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Brody Leven @brodyleven
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Here are my parents at dinner last night in Ethiopia. They are nearing the end of their 10-day stay. It's the first overseas trip they've taken since their honeymoon, to Italy and Greece, 45 years ago. Now they're in Africa, Thanks to Margie. Who's Margie?
Margie is my parents' neighbor in the woods of rural northeastern Ohio. My parents have lived in the same house for 35 years. It's the house I was raised in. And Margie lived next door all through my childhood. When I go home for Thanksgiving, she's still there.
Their houses are in the woods, so it's not like they can see one another out the window. But they're still neighbors. And ever since Margie's husband died, probably 15 or 20 years ago, my parents have really stepped up to help her around her house. Margie is at least 80.
So when Margie needs a lightbulb changed, or some large branches cut down, or help carrying something, my parents help her. My dad plows her driveway all winter with his tractor. But Margie's husband is the one who drove them everywhere. Margie learned how to drive late in life.
When she was ready to learn to drive, my dad drove her to buy a car, and taught her how to drive. She prefers sports cars. This makes no sense, living on a dirt road in Lake Erie's snow belt of NE Ohio. But dad still plows her driveway, all winter.
Margie also loves to travel. As long as I can remember, she's gone on a few massive trips every year. She goes all over the world--Svalbard, Antarctica, Patagonia, Eastern Africa. She seems to have been everywhere. And at 80+, she still goes on a few big trips each year.
The good neighbors they are, my parents usually drive her to the airport, almost an hour away. When she returns, she'll sometimes offer to make dessert and put on a slideshow for my parents. When I was little and lived there, my sister and I would be invited, too. We rarely went.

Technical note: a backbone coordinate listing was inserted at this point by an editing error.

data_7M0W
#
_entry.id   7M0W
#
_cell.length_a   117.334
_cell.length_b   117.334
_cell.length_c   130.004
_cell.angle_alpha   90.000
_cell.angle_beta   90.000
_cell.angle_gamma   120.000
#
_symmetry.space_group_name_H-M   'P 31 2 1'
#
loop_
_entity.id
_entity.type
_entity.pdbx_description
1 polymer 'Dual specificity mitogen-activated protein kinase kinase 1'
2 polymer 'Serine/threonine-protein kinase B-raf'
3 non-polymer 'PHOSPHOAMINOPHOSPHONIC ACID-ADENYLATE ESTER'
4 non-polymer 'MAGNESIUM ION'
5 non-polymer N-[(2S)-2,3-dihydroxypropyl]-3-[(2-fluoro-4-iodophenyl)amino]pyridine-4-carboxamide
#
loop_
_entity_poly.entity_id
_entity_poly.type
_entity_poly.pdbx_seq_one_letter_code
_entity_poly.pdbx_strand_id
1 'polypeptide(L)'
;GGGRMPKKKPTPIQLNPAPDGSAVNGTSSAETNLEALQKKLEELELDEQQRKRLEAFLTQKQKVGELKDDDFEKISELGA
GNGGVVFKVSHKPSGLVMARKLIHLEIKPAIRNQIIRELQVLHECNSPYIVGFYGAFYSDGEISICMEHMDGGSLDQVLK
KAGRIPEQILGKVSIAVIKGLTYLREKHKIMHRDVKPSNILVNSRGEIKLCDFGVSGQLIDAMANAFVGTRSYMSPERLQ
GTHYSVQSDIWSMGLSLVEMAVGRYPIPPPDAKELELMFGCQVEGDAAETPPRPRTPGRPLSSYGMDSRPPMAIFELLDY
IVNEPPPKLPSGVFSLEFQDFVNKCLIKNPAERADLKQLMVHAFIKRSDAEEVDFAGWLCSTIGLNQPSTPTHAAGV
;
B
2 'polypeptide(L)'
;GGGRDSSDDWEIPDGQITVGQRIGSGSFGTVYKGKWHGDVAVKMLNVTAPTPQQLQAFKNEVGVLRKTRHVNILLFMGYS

In the past 15 years, my sister and I have, individually, traveled all over the world. My sister has worked in places like Alaska, Antarctica, and Afghanistan. I've climbed and skied in places like Uganda, Romania, Colombia, and China. My parents, meanwhile, watched from Ohio.
Each Christmas, after my family has exchanged gifts and eaten. She calls before she comes, and arrives in a Christmas sweater and holding gifts. She sometimes sits down, rarely even for a cup of tea. She's in a hurry to get back home. But she lives alone.
My parents will give her some little gift: olive oil, or a book, or some candles. She'll hand us a bag of gifts and a box of homemade cookies--she makes 10 different kinds and gives us a sample of each--before rushing out the door, through the snow, over the hill, to her house.
This is the only time I see Margie each year. But she doesn't seem to age much, she's still spry and still traveling. Last Christmas, it was a little different after she left.
My mom and dad sat next to one another, in the same living room on the same couch they've had my entire life. Each year, they open Margie's gifts, usually a book, maybe a donation in their names, and read her card. They opened her card and started reading.
My mom's face got a little twisted and she showed it to dad. She just said, "well this is awkward." This wasn't her normal reaction to a Christmas card. I asked her to read it out loud.
"Dear Barry and Gloria, You have been fantastic neighbors over many years. While I have traveled the world and you have watched your kids do the same, you've stayed home and helped me so much. I don't know how long I'm going to be around, and I want you to have something...
"...while you're still able to enjoy it. Enclosed, please find a catalog to the company that I use for all of my travels. I want you to choose a trip of your own, valued up to $12000 per person. I suggest everyone visit Africa at some point in life, but choose as you will.
"When you've made your choice, please let me know and I will put you in touch with Eric at the agency. He's taken good care of me for many years and will treat you with the same respect.
Merry Christmas,
My parents were never particularly close with Margie, even though they've lived a hundred feet apart for 35 years. It takes a certain type of person to choose to live in the woods. Generally, not a highly social one. My parents and Margie both fit that mold.